I started a new class this week. In addition to my day job, I teach a university course once or twice a year. The course I’m teaching currently is called “Adult Learning and Development.” The students who take this course tend to fall into one of two groups– they are either working (or hoping to work) in some aspect of adult education, or they have entered university late in life and the course is intended to help them gain greater insight into their own learning processes. I place a lot of emphasis on reflection in this course. For my students who are adult educators, I take the stance that I don’t just want them to learn a lot of academic theory about adult learning and development. I want them to take in that theory in a way that actually has an impact on how they behave when they interact with their students. And for my students who are there primarily as adult learners, I figure the theory is only meaningful if it actually touches them in a way that connects to their personal learning journey.
So I ask them to reflect. A lot. I build opportunities for reflection into class time and into assignments. I push them to reflect until they are rolling their eyes at me every time I say the word. But they thank me for it.
Reflection isn’t something many people immediately associate with university courses. But the reality is, you need reflection for learning. You need to stop cramming in new information long enough to let it roll around in your mind for a while and latch onto bits of knowledge that are already stored there — to make connections with your past learning so that the new learning knows where it fits in your every expanding mental picture of the universe. If you never stop to reflect on what you are learning, the learning will have minimal effect on you.
Think about a mirror. When I look in a mirror, this thing that is not me is showing me to me. My reflection only exists when I am positioned just so in relation to the mirror. In other words, if I am not engaged directly with the mirror, there is no reflection. Standing beside it doesn’t create a reflection. Nor does holding it turned away from me. I have to be facing it head on. Really looking at it. Looking into it.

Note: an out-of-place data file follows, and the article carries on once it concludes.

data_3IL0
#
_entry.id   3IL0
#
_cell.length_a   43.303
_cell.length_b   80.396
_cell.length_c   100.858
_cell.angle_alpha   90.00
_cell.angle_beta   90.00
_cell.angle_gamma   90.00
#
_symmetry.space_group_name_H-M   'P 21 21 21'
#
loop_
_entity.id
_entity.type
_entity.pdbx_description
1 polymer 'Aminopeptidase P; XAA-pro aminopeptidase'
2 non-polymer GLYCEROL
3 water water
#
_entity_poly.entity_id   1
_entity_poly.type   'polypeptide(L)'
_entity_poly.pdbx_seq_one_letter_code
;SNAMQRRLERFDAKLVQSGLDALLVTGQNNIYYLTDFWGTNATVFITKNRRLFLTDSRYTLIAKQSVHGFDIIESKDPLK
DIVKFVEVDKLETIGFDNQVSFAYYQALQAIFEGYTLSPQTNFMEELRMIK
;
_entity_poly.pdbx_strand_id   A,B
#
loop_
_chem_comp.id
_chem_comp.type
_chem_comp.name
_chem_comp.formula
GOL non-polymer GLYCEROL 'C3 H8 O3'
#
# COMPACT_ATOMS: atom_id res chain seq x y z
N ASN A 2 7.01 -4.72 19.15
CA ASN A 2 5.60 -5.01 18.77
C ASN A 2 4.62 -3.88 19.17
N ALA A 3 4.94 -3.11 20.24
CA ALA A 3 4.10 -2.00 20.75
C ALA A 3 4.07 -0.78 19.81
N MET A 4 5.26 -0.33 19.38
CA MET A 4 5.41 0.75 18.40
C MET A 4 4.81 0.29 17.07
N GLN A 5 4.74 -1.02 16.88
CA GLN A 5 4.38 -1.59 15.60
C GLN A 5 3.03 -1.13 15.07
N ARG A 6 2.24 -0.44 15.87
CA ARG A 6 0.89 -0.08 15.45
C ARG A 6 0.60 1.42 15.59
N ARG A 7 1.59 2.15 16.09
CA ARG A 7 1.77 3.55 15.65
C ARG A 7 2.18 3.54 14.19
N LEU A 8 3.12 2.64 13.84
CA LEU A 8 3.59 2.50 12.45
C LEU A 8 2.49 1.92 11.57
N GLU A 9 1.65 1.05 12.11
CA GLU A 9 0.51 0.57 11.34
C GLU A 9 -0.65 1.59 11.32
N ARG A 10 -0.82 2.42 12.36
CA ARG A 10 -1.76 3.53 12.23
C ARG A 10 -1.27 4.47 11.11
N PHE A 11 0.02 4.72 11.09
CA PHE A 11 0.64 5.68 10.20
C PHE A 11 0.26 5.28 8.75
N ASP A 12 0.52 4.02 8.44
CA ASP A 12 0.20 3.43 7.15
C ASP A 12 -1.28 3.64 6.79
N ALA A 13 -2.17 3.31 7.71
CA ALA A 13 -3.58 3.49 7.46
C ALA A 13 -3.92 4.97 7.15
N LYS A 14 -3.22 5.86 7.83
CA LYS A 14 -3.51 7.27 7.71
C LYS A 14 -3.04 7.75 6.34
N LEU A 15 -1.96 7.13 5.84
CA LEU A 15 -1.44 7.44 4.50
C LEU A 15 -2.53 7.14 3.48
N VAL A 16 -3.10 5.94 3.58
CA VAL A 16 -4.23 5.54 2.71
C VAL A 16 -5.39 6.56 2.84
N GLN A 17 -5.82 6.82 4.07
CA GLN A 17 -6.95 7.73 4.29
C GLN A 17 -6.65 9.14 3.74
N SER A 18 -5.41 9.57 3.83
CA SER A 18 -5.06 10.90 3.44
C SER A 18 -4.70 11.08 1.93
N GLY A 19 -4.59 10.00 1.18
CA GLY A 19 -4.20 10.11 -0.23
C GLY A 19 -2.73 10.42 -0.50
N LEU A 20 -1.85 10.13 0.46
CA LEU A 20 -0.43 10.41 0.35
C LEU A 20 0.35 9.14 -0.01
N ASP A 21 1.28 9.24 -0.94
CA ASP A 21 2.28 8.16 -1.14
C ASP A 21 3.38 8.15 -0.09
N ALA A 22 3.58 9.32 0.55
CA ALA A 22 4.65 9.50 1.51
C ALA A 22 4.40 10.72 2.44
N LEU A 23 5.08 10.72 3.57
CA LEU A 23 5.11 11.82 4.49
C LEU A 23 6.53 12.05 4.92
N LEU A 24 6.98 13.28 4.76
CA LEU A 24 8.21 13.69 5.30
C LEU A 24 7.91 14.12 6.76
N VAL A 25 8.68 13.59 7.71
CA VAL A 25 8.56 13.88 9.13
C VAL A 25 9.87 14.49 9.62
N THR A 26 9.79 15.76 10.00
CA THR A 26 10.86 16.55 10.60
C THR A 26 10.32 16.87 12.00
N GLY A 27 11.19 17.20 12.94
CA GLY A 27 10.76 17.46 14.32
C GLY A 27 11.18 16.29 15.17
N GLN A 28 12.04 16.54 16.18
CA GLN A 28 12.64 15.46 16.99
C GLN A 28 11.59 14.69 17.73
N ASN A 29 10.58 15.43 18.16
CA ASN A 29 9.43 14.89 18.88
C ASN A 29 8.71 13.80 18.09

Reflecting on experience is very much like that. It doesn’t matter if it is the experience of reading some new academic content, or a life experience. If I want to truly learn from that experience, I need to engage with it. It won’t be enough to stand beside it, or to hold it away from myself. I need to look into it head on until I see myself.
I am not saying that everything I learn is all about me. It isn’t. But I do think that everything I learn– even those things that challenge every fibre of my being, can act as a mirror to clarify and expand my picture of who I am in the world. I test who I am by holding up what I am learning and looking into it until I see the reflection — the connection — to what I already know. And I discover things I didn’t know about myself when the new learning reflects back an image that looks unfamiliar, and yet I know that what I am seeing is really me from a new angle.
We need reflection for learning all the time, not just when we sign up for university courses. I’ve been reflecting my way through parenting for nearly two decades– a learning enterprise that still challenges me daily to look at reflections of myself that are often less than flattering.
I’ve also had cause to reflect yet again on how little opportunity for reflection is built into my work day– and how very much I benefit when I do make time to step off the hamster-wheel frenzy that so often characterizes my day and pause to contemplate what each experience is offering to show me about my world, and about myself.